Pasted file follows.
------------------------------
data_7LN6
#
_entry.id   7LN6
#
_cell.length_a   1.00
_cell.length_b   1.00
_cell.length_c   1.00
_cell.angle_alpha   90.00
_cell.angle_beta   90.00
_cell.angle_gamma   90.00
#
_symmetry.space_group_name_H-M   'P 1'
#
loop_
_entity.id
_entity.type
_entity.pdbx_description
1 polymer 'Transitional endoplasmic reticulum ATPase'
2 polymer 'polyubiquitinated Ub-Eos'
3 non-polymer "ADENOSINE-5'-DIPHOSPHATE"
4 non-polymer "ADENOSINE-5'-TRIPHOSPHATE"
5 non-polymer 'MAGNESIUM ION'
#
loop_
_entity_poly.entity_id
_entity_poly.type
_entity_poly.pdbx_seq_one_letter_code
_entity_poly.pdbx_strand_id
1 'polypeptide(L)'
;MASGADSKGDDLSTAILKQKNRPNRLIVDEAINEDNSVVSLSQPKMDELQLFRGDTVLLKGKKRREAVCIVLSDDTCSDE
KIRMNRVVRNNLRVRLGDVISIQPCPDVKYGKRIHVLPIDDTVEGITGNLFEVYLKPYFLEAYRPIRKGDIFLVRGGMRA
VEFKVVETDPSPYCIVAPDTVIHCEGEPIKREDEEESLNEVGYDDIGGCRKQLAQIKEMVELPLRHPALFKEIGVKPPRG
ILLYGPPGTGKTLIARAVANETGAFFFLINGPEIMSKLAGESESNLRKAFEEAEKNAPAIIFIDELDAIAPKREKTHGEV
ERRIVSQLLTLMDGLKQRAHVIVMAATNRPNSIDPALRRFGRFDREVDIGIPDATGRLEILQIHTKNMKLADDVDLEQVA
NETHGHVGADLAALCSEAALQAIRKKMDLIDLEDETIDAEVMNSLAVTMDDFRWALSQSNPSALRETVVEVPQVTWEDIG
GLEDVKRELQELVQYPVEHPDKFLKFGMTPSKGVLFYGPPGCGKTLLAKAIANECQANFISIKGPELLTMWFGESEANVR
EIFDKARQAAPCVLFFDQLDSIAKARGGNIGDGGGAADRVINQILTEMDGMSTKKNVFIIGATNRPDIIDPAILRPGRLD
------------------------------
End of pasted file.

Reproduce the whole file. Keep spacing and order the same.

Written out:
data_7LN6
#
_entry.id   7LN6
#
_cell.length_a   1.00
_cell.length_b   1.00
_cell.length_c   1.00
_cell.angle_alpha   90.00
_cell.angle_beta   90.00
_cell.angle_gamma   90.00
#
_symmetry.space_group_name_H-M   'P 1'
#
loop_
_entity.id
_entity.type
_entity.pdbx_description
1 polymer 'Transitional endoplasmic reticulum ATPase'
2 polymer 'polyubiquitinated Ub-Eos'
3 non-polymer "ADENOSINE-5'-DIPHOSPHATE"
4 non-polymer "ADENOSINE-5'-TRIPHOSPHATE"
5 non-polymer 'MAGNESIUM ION'
#
loop_
_entity_poly.entity_id
_entity_poly.type
_entity_poly.pdbx_seq_one_letter_code
_entity_poly.pdbx_strand_id
1 'polypeptide(L)'
;MASGADSKGDDLSTAILKQKNRPNRLIVDEAINEDNSVVSLSQPKMDELQLFRGDTVLLKGKKRREAVCIVLSDDTCSDE
KIRMNRVVRNNLRVRLGDVISIQPCPDVKYGKRIHVLPIDDTVEGITGNLFEVYLKPYFLEAYRPIRKGDIFLVRGGMRA
VEFKVVETDPSPYCIVAPDTVIHCEGEPIKREDEEESLNEVGYDDIGGCRKQLAQIKEMVELPLRHPALFKEIGVKPPRG
ILLYGPPGTGKTLIARAVANETGAFFFLINGPEIMSKLAGESESNLRKAFEEAEKNAPAIIFIDELDAIAPKREKTHGEV
ERRIVSQLLTLMDGLKQRAHVIVMAATNRPNSIDPALRRFGRFDREVDIGIPDATGRLEILQIHTKNMKLADDVDLEQVA
NETHGHVGADLAALCSEAALQAIRKKMDLIDLEDETIDAEVMNSLAVTMDDFRWALSQSNPSALRETVVEVPQVTWEDIG
GLEDVKRELQELVQYPVEHPDKFLKFGMTPSKGVLFYGPPGCGKTLLAKAIANECQANFISIKGPELLTMWFGESEANVR
EIFDKARQAAPCVLFFDQLDSIAKARGGNIGDGGGAADRVINQILTEMDGMSTKKNVFIIGATNRPDIIDPAILRPGRLD